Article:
The colourful naive-style works of emerging artist Indra Dodi have arrived to where they are today having gone through a gradual style metamorphosis over the last few years. He was well known early in his career as an abstract painter, and for his use of soft colours. Indra is, however, a storyteller by nature, distinct and recognizable form outlines already apparent in his early abstract artworks. His visual language has developed to include figurative elements and objects, distorted but distinct in their meaning, skilfully composed to tell the many anecdotes and stories the artist has to convey.
Indra Dodi’s works have captured the attention of art enthusiasts regionally, and the artist has frequently exhibited outside his home country of Indonesia in the past few years, around Asia and in Europe.
‘Goat Family', 1960
Nguyễn Tư Nghiêm is a pioneer of modern fine art in twentieth century Vietnam. He is acquainted with Western artistic styles and ideas, introduced by French colonialism, exerted a sustained influence long after the occupation. One may see Nghiêm as Vietnam’s Paul Klee.
‘To Be – Or Not To Be, Ed. Of 8, 2015’
Tian Wei was born in Xi’an, the first imperial capital of China. Tian Wei’s work constructs a bridge between things that appear as dyadic opposites or binary poles. Tian Wei features English words such as ‘Sexy’,‘Light’ and ‘Soul’ in his work, reflecting the artist’s experience of living in both Eastern and Western spheres. He has been the recipient of many prizes and has exhibited both in solo and group shows around the world at institutions such as the Armory Center for the Arts, California; the Guangdong Museum of Art, Beijing and MOCA Shanghai.
‘Heat Haze (Oda Nobunaga, 1534-1582)'
Katsutoshi Toya was Master of Crafts at Tokyo National University of Fine Arts and Music in 1995. He has held many solo exhibitions in Japan and his artwork is heavily inspired by the Sengoku Period.
Ceramicist Shin Gyung Kyun became the first Asian artist to hold a ceramic exhibition at UNESCO headquarters in Paris. The highly acclaimed master of the ‘moon vase’, he was born into the world of ceramics as the son of Shin Jung-hui known for reviving the classical Joseon bowls that had once vanished during the Japanese occupation. Concerned with simply imitating his father’s style he travelled to Korea, visiting 324 historic kiln sites. Finally, he settled and built a traditional kiln in Kohung, Jeolla where he continues to work today.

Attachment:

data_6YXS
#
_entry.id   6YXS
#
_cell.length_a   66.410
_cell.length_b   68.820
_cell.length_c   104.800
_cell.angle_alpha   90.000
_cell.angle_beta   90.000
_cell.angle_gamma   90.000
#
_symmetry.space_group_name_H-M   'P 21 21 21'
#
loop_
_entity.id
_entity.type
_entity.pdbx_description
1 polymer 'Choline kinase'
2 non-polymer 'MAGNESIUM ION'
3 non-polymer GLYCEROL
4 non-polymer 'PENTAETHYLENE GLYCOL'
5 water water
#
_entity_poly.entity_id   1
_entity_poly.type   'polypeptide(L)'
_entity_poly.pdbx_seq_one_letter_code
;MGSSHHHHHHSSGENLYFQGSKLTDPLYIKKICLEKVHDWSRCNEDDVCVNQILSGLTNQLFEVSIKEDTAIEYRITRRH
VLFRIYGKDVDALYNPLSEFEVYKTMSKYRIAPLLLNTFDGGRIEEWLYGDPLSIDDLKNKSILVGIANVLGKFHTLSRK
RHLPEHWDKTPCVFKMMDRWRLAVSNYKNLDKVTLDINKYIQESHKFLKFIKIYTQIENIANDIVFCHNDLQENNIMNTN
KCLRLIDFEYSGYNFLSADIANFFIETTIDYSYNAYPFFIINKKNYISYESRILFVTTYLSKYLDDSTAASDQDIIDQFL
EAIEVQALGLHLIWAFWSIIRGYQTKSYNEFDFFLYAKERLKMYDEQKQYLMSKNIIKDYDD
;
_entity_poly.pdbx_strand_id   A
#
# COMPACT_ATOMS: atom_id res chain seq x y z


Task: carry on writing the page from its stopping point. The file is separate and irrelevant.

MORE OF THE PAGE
‘Year Of The Cat', 1987
Bùi Xuân Phái is a pioneer of modern fine art in twentieth century Vietnam. He is acquainted with Western artistic styles and ideas, introduced by French colonialism, exerted a sustained influence long after the occupation. In Phái one may detect the style of early Picasso.
'The Day Before Deadline'
Cheng Ming is a young, emerging artist who specialises in Book Arts. She recently finished her MA of Book Art at the University of Art in London.
The Day Before the Deadline, is a reflection of procrastination: everyone has their own understanding of procrastination, and it influences us in different levels. Uncertainty and anxiety of the upcoming deadline are shown via the use of words and dimensions. At the same time, the sequential reduction of text sizes demonstrates progress of completion. Audiences are invited to compare the structures of the book when turning the pages, and to reflect on what procrastination brings to us.
Among the most renowned of Thailand’s current crop of prominent artists is Somnuek Klangnok, a contemporary illustrator and painter who has garnered much attention for his unique style featuring exaggerated lines and forms that produce colourful, almost caricature-like depictions. Somnuek’s creative journey began at a young age. Born in the provincial town of Buriram into a family with a farming background, his fascination with art blossomed from constantly being surrounded by nature’s beauty.
Today, Somnuek exhibits his work locally and internationally. His inspiration derives not only from vibrant Bangkok but the cities to which he travels around the world. “It is the people I see in the streets going about their everyday lives that inspires me,” he says.
'Piccadilly Circus Impression'
Woon Lam is one of Singapore’s most eminent, highly respected, third-generation watercolourists. His works are collected extensively in Singapore and internationally and he has been selected for many prestigious awards in Singapore, the USA and Europe.
Mori Yoshitoshi is an influential figure in Japanese 20th Century printing. His colourful work is held in major international collections and generally depict scenes from the Kabuki theatre or subjects related to folk traditions and festivals.
Shin Sang Ho is an internationally known Korean ceramicist whose works can be found in many museums around the world. He is the former Dean, College of Fine Arts at Hongik University in Seoul, South Korea. Shin’s early works originating from traditional celadon, porcelain and bunching ware styles have developed into modern ceramics with a new approach. After a year as an exchange professor at Central Connecticut States University, his works have gone through another transition to a rather different sculptural form. Shin has exhibited his works globally, in places such as the Royal Academy of Arts, London, LongHouse Reserve, New York and Gallery Hyundai, Seoul, to name but a few.
Kazuko Shiihashi lives and works in Tokyo. At first she started designing textiles for traditional kimonos in Kyoto. Then, she moved on to study traditional Japanese painting at Nippon Design School and Musashino Art School in Tokyo, specializing in the Nihonga traditional Japanese painting technique. She uses mineral pigments in her work and has a passion for painting flowers. ‘Every flower I paint is the other self of mine’.